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When I compile C code with my cross toolchain, the linker prints pages of warnings saying that my executable uses hard floats but my libc uses soft floats. What's the difference?

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If it is ARM architecture please put that into the tags :-) –  Nils Pipenbrinck Jul 23 '10 at 19:02
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@Nils Pipenbrinck: MIPS chips also have this issue –  Javier Jul 23 '10 at 19:04
    
The Debian wiki and VFP comparison has some good information. However, the way the compiler processes the numbers is different; Ie, different code and different register passing conventions. Literally, there is no difference as both will be IEEE compatible. The float data itself will be the same. –  artless noise Feb 27 at 17:58
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4 Answers

up vote 39 down vote accepted

Hard floats use an on-chip floating point unit. Soft floats emulate one in software. The difference is speed. It's strange to see both used on the same target architecture, since the chip either has an FPU or doesn't. You can enable soft floating point in GCC with -msoft-float. You may want to recompile your libc to use hardware floating point if you use it.

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There are three ways to do floating point arithmetic:

  • Use float instructions if your CPU has a FPU. (fast)
  • Have your compiler translate floating point arithmetic to integer arithmetic. (slow)
  • Use float instructions and a CPU with no FPU. Your CPU will generate a exception (Reserved Instruction, Unimplemented Instruction or similar), and if your OS kernel includes a floating point emulator it will emulate those instructions (slowest).
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It sounds like your libc was built for software floating point operations while your exe was compiled assuming hardware support for floating point. In the short term, you could force soft floats as a compiler flag. (if you're using gcc I think it's -msoft-float)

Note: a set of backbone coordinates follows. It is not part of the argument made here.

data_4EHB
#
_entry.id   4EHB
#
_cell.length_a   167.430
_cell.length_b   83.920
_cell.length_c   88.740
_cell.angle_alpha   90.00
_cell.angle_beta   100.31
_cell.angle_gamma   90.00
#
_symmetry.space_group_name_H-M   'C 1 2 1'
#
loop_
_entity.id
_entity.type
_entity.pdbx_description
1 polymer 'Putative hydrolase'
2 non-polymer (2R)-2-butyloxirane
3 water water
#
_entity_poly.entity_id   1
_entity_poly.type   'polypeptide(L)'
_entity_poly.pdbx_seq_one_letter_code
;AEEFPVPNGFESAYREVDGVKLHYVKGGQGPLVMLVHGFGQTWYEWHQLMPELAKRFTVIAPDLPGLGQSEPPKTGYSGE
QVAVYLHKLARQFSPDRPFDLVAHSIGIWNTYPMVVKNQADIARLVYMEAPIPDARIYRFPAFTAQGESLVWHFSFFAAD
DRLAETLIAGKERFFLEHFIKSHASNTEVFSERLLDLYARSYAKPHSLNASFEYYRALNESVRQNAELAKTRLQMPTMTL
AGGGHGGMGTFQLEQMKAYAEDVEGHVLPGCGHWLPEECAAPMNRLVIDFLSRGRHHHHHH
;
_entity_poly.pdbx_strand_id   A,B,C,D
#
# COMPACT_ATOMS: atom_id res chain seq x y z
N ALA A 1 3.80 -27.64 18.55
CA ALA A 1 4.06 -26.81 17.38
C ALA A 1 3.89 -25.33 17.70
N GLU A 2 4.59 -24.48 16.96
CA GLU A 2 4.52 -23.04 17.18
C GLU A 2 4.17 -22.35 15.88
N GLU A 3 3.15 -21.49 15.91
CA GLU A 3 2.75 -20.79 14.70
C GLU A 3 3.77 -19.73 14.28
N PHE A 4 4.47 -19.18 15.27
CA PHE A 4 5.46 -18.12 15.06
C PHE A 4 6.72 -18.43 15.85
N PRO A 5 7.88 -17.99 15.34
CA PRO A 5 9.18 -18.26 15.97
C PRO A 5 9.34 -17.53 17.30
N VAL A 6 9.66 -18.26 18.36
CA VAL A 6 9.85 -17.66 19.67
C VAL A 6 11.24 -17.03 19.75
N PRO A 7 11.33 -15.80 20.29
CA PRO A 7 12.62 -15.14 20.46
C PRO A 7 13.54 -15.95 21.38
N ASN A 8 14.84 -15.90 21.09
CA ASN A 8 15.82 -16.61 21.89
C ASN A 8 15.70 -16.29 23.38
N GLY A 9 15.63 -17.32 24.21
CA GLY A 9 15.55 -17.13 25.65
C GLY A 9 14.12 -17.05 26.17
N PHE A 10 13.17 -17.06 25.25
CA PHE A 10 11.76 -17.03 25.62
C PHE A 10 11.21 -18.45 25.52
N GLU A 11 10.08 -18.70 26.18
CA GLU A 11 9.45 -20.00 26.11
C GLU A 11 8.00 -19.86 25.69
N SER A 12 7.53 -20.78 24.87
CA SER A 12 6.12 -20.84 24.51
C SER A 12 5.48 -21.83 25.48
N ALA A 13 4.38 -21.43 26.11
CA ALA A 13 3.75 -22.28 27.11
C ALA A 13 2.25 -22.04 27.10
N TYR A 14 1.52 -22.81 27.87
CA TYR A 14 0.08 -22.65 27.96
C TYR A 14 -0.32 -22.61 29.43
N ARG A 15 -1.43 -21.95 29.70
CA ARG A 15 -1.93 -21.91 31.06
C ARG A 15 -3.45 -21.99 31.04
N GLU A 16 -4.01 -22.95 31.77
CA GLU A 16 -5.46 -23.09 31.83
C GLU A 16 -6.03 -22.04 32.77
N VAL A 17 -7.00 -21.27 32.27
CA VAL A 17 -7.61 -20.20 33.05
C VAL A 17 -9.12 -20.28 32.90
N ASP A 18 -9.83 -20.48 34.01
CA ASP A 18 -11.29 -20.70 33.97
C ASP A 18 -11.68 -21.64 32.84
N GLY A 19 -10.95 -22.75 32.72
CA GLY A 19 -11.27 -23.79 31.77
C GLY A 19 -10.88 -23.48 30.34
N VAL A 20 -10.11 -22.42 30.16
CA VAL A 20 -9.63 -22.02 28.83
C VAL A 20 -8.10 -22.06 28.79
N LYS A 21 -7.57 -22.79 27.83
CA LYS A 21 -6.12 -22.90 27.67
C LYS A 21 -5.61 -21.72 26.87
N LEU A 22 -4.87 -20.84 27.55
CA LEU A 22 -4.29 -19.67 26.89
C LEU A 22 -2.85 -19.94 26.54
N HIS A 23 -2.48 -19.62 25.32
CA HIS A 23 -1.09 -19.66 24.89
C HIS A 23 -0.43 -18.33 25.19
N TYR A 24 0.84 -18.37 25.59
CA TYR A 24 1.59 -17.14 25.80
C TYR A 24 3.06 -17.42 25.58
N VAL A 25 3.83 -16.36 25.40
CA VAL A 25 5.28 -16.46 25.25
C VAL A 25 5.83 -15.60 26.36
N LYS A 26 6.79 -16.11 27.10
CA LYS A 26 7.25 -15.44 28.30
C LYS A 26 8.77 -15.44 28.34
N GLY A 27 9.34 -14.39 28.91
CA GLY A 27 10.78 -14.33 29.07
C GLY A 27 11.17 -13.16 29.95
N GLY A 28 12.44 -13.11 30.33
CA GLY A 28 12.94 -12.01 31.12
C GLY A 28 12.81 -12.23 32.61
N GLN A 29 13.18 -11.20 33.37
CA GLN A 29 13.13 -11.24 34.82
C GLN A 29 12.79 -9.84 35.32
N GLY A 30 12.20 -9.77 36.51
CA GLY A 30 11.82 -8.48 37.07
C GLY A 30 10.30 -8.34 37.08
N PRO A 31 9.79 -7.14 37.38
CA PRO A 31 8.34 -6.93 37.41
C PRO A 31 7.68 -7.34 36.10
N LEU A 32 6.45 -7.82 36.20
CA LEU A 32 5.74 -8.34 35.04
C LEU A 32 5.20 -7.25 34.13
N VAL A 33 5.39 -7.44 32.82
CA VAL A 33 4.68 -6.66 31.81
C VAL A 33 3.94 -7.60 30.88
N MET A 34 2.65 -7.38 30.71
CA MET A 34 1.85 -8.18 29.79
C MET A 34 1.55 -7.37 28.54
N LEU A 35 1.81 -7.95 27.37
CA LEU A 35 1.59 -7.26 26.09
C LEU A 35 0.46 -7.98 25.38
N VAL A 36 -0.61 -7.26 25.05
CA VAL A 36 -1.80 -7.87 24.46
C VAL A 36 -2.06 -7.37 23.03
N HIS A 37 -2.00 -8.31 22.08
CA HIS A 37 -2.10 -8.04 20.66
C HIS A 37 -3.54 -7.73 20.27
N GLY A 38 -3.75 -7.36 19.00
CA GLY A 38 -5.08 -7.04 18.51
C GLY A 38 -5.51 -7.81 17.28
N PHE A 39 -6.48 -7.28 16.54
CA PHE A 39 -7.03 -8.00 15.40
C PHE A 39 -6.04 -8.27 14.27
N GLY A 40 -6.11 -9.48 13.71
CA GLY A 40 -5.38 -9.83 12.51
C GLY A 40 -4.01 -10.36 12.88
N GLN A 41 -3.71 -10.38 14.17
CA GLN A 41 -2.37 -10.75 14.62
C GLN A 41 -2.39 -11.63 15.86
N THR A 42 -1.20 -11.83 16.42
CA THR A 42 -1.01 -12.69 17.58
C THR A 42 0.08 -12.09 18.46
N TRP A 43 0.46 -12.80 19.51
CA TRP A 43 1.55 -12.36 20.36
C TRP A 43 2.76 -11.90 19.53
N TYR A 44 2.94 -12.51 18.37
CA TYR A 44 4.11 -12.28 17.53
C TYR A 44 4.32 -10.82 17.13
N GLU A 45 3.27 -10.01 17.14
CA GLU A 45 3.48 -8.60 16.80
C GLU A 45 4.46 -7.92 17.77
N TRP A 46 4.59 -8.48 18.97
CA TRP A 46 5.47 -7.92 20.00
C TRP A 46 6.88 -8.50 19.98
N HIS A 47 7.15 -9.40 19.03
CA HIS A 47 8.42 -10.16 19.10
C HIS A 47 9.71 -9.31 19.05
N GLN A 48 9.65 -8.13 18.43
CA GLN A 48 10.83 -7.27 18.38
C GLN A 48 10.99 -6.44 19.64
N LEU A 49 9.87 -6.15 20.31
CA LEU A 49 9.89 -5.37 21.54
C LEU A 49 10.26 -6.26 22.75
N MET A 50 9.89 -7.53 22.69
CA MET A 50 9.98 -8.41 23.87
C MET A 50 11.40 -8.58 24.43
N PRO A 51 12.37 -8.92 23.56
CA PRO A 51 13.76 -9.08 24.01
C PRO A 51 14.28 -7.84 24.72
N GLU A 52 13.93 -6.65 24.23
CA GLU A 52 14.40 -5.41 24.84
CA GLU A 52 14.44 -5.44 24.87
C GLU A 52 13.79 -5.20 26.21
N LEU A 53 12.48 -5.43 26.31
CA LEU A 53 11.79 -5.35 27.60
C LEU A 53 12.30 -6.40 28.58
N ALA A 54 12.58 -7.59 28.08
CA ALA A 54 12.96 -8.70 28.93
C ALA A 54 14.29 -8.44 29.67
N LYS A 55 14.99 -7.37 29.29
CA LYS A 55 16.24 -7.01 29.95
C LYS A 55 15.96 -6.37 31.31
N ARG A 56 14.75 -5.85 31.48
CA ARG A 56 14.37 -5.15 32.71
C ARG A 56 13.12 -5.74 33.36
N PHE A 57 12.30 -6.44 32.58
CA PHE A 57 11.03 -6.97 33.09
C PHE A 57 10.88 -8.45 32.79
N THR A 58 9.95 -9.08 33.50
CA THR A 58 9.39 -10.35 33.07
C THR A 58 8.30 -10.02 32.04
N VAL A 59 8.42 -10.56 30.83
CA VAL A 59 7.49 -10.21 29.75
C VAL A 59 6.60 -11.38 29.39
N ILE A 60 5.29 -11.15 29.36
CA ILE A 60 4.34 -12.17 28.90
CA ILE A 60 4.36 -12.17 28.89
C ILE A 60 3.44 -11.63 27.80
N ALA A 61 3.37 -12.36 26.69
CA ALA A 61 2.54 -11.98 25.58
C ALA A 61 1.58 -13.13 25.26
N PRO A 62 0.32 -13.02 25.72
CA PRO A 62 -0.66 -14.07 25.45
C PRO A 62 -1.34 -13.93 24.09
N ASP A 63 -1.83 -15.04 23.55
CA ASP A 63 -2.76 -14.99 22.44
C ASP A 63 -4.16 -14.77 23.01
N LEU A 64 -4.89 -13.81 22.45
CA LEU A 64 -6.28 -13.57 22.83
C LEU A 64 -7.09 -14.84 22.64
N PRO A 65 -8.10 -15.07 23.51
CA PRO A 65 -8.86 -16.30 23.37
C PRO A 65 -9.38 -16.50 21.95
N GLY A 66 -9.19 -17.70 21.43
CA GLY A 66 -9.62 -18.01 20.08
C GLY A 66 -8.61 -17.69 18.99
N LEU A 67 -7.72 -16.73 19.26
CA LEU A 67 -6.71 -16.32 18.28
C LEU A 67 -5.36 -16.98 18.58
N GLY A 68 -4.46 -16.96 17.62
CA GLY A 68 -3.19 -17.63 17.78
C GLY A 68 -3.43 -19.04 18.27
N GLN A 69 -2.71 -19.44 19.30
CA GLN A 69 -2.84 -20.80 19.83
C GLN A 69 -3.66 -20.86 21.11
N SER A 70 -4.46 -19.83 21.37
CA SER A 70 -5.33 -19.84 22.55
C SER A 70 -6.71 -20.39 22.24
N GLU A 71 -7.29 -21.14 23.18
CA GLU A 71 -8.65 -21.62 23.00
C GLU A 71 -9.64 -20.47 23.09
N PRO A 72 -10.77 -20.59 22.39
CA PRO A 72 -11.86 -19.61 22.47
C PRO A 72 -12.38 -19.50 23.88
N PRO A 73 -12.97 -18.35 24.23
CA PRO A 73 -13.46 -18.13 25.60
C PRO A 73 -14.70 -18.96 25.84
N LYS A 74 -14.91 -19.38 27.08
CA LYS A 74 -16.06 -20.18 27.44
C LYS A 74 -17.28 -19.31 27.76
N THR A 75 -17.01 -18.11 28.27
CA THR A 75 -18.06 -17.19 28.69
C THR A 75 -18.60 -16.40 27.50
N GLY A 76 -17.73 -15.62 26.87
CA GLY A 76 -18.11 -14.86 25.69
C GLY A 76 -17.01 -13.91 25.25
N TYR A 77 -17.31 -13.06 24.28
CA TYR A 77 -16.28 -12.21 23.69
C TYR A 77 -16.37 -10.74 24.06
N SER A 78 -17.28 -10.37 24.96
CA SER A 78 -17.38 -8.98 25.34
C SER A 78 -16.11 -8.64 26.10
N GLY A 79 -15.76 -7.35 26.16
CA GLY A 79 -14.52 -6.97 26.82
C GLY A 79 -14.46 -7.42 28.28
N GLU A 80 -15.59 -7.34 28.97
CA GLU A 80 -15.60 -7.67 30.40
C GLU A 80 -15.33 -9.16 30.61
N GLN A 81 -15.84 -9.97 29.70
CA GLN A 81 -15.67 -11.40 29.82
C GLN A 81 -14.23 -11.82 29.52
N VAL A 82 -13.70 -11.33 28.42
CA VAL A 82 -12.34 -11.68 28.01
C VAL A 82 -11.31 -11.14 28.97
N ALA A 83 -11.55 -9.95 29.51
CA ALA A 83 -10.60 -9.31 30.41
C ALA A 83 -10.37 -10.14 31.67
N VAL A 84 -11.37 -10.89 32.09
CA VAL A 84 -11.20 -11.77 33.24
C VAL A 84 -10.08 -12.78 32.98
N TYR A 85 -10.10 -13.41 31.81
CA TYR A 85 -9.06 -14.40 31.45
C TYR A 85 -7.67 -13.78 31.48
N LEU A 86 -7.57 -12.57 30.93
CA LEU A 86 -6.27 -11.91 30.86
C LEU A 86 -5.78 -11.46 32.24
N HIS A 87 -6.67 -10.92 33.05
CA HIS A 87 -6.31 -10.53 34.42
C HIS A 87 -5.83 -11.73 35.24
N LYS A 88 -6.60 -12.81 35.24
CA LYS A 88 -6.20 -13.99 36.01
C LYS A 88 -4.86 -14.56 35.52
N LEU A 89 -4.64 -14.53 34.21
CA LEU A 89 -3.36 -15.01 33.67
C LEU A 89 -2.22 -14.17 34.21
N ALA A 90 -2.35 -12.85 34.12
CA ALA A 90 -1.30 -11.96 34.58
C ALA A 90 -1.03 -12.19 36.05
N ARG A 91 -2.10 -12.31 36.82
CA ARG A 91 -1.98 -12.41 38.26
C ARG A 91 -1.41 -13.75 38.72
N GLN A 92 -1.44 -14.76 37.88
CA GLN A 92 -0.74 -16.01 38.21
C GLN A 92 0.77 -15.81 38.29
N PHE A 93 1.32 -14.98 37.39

Longer term, if your target's processor has hardware support for floating point operations you'll generally want to build or find a cross toolchain with hardware float enabled for speed. Some processor families have model variants some with and some without hardware support. So, for example, just saying your processor is an ARM is insufficient to know if you have hardware floating point support.

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The computation may be done either by floating-point hardware or in software based on integer arithmetic.

Doing it in hardware is much faster, but many microcontrollers don't have floating-point hardware. In that case you may either avoid using floating point (usually the best option) or rely on an implementation in software, which will be part of the C library.

In some families of controllers, for example ARM, the floating-point hardware is present in some models of the family but not in others, so gcc for these families supports both. Your problem seems to be that you mixed up the two options.

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